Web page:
Today she’s the president and COO of global franchise company Focus Brands. But at age nineteen, Kat Cole was an hourly employee at Hooters Restaurants, working her way through college, when her career trajectory took a dramatic turn.
In an exclusive interview with Workhuman®, she shared how, when the company needed someone to travel to Australia to open a new franchise, they asked her to go. Of course she said “yes.” “I really didn’t think it was a career move,” she reflects. “I thought it was a once-in-a-lifetime opportunity.”
And while she already had experience as a trainer in restaurants, it was quite a leap for someone that young to travel that far. She didn’t have a passport, so she traveled to Miami on her own dime, stood in line, and “expedited” the process. “I flexed my hustle muscle. I said ‘yes’ before I was ready, but then did the hard work to fill the gaps.”
A one-time trip becomes a “thing”
But a funny thing happened once she returned to her “regular” job. Her “one-time” trip to Australia morphed into additional trips to countries in Central and South America. She soon realized that launching restaurants was a “thing.” “And I also realized I was better at it – with less effort – than some people. I had the tolerance for the chaos, and I had the curiosity to understand the local culture. And I had the humility to be wrong and ask for help.”
With her travels taking a toll on her studies, Kat decided to drop out of college – with no guarantees from Hooters of continued employment. Not surprisingly, the company soon offered her a salaried corporate position, and at age 20, she moved to Atlanta.
Getting to “yes”
So what was it that made her say “yes” to that first trip to Australia, when many would have shied away from the challenge?
“I have come to believe that the reasons people say ‘no’ to something are because of their beliefs around what preparation is needed. I would just encourage everyone to remember that we all have our ‘firsts.’ I had my first [restaurant] opening. I had my first shift as a cook. I had my first shift as a bartender.” In her view, learning is the essence of a career journey, requiring only “the humility and curiosity to ask questions, and the courage and confidence to make some decisions and bold moves.”
In other words, if you wait until you feel you’re ready for your big opportunity, then you’ll be late to the party. Those who are the true pioneers are those who say “yes” before they’re 100% prepared – before they’re comfortable.
Bringing out the leader in every person
Kat discussed how the Hooters brand – and the challenges it presented in recruitment – created an environment that fostered opportunity for those on the inside. “This was Hooters Restaurants, so it’s not as if there were Wharton MBAs beating on the door. The nature of the brand was very polarizing. The people inside of it loved it. The people outside of it judged it.” This dynamic taught her an important lesson that would serve her well in later years – the power of developing people from within.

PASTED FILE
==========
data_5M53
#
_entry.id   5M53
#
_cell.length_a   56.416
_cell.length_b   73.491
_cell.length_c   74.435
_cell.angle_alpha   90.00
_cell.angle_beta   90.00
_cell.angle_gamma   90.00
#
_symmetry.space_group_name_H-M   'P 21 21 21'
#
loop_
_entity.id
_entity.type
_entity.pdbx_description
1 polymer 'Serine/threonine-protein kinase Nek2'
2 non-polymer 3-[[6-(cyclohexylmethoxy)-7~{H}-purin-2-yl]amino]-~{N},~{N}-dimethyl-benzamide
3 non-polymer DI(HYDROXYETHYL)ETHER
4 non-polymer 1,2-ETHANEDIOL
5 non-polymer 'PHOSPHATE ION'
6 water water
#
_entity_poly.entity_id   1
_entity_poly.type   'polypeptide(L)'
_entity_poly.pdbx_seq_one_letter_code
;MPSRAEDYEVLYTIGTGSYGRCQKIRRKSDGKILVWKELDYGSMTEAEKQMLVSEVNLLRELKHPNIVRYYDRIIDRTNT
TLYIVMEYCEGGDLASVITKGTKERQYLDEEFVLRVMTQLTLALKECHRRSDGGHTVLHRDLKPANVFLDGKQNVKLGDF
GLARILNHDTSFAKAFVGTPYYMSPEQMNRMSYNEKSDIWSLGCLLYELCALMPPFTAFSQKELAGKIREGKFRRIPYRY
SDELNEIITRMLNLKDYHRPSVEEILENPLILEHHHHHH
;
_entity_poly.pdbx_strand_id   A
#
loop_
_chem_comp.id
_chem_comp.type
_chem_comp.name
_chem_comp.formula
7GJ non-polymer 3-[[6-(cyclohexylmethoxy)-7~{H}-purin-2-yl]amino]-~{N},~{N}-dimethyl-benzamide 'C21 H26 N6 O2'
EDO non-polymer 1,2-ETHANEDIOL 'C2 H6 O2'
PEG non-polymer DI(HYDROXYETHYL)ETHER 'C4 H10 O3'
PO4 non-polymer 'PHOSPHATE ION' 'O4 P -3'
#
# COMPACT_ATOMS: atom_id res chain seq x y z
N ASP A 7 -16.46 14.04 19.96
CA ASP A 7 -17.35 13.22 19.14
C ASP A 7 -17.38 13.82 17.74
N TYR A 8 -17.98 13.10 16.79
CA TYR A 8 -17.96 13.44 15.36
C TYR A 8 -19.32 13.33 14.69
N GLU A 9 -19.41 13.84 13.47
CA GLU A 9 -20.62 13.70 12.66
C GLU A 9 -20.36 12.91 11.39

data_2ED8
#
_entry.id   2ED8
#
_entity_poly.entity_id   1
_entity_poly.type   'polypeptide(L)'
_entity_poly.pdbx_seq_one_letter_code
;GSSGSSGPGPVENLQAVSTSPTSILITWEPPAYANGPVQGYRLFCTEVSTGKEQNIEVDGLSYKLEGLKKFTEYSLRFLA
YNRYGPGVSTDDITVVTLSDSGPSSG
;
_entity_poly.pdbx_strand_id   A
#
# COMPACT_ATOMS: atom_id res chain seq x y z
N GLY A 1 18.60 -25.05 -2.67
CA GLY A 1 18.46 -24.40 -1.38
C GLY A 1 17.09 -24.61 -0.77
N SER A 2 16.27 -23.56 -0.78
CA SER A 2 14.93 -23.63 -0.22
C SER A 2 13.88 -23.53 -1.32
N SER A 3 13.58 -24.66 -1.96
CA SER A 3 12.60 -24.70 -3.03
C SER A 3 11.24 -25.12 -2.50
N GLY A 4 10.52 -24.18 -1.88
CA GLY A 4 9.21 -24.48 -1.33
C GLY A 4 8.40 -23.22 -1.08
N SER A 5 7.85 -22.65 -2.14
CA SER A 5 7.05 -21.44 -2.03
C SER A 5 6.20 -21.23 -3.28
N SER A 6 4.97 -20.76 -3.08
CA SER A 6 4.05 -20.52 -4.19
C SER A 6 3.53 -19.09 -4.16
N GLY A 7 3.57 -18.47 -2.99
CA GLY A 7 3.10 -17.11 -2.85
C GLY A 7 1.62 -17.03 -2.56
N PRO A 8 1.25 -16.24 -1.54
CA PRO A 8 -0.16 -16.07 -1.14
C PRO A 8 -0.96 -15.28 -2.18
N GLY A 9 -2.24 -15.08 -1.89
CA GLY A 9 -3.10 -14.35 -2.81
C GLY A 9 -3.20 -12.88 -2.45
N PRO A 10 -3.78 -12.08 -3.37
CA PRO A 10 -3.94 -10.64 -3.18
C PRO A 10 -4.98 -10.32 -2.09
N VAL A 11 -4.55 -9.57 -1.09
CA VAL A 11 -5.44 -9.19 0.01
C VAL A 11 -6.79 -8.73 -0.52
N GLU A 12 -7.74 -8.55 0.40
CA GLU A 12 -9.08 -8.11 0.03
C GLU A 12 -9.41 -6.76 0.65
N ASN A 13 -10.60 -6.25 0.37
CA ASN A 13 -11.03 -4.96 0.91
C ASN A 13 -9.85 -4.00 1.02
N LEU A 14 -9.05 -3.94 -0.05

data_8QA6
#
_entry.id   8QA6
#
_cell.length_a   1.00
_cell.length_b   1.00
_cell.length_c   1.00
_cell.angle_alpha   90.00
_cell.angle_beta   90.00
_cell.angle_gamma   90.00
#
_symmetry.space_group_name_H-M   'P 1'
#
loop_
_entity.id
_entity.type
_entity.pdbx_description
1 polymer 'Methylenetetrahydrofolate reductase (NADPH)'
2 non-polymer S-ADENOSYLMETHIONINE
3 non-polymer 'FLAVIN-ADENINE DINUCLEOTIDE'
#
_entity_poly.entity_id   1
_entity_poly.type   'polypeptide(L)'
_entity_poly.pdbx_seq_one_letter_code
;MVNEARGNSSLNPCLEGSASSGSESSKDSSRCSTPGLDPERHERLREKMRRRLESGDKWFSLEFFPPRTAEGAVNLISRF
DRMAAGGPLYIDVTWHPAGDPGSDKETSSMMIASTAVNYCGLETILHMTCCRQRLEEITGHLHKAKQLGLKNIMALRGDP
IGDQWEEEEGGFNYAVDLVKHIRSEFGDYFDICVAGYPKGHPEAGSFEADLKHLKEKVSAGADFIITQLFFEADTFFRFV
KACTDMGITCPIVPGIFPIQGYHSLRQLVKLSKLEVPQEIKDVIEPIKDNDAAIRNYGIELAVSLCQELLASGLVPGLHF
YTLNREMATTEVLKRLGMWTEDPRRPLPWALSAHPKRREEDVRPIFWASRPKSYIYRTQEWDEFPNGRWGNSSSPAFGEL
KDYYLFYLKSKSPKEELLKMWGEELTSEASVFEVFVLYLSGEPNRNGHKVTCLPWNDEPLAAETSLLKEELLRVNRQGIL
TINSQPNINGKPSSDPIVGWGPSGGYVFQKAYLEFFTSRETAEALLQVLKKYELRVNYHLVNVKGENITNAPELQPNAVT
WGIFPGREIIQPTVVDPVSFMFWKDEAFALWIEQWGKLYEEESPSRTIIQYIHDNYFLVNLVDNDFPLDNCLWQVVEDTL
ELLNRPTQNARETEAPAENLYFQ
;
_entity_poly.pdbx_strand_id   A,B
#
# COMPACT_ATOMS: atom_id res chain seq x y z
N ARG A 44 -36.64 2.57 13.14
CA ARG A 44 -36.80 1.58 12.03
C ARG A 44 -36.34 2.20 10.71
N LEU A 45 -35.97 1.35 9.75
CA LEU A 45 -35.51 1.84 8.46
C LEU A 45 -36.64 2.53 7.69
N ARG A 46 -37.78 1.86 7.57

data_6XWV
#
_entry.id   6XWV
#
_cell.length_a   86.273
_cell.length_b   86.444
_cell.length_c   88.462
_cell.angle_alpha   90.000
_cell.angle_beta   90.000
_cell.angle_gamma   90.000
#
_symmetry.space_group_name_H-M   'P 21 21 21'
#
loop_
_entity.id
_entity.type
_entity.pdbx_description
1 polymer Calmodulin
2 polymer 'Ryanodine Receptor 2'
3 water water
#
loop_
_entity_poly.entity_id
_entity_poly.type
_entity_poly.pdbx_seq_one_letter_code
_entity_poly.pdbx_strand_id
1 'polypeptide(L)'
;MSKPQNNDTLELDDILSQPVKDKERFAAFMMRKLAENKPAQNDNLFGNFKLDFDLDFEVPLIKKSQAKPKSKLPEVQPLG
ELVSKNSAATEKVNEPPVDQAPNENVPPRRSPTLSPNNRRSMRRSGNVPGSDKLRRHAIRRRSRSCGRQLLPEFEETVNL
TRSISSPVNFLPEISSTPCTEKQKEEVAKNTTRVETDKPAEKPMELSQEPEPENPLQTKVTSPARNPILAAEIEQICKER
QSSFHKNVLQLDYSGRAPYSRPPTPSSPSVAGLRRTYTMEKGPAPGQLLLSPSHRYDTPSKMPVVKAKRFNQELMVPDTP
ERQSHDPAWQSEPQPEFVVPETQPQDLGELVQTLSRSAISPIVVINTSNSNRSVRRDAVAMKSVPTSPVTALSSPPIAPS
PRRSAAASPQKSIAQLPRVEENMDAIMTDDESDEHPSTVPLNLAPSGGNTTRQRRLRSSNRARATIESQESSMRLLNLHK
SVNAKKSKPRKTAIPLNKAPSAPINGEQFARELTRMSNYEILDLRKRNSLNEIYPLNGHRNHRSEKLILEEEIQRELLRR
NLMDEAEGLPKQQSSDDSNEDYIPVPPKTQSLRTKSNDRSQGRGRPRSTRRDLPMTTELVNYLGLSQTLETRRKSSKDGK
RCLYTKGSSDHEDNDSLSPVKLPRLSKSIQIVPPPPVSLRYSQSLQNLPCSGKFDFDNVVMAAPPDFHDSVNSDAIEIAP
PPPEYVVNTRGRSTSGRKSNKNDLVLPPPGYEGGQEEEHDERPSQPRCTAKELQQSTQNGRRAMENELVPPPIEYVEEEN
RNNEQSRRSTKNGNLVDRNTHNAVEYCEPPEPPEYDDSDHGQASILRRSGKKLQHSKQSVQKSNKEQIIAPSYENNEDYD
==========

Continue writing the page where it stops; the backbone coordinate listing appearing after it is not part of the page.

So how does this highly successful executive define great leaders? According to Kat, “it’s not just about leaders as a level or leaders as a title, but bringing out the leader in every person. Bringing out the courage, the ability to question things that should be questioned. There is a leader inside of everyone.”
As the head of a global franchise company, Kat is keenly aware that great ideas are much more likely to come from those on the front lines than from executives in the C-suite. As she put it, “there aren’t cash registers in our corporate office.” The introduction of a smaller version of their classic cinnamon roll is a prime example. A franchisee realized that – surprise! – not everyone wanted the large, oversized rolls for which Cinnabon is famous, and began introducing a smaller version. According to Kat, they now account for between 30% and 40% of sales.
“It is my job to harness those best ideas from the people doing the real work, and to be a student of the industry and of customers. I should be expected to have zero good ideas, but I should be expected to clear the path when you do have a good idea, and to help it scale when it is good for business.”
“I would be failing you if …”
In her view, the role of the leader is to “make the most of the team – to drive toward common goals and results.” As she noted in her Workhuman® Live keynote address, it is up to a leader to have the courage to say, “I would be failing you if …” With those words, leaders move beyond the fear of how a person will react to coaching, to focus on what will happen if they fail to give needed direction.
She cites her own failings in this regard: “I learned by mistakes. There were times I didn’t speak up … And little by little, I was failing the organization by not calling out behavior.”
“’I would be failing you if …’ is about reframing the expectation of what my job is – that my job is to not fail you, to not allow behavior to go unaddressed, or not allow an opportunity to be missed … not just leaving you alone and making you happy.”
In closing, Kat talked about her willingness to be an open, authentic, and transparent COO in a time when many leaders are afraid to acknowledge their mistakes. In her view, it comes down to having a comfort level with being vulnerable – a critical element to building trust.
“Part of learning is being self-reflective. Part of being self-reflective is humility and acknowledging you can always learn. You hope it starts at the top because that’s a stronger path to cultural transformation around authenticity.”
About the AuthorMore Content by Aaron Kinne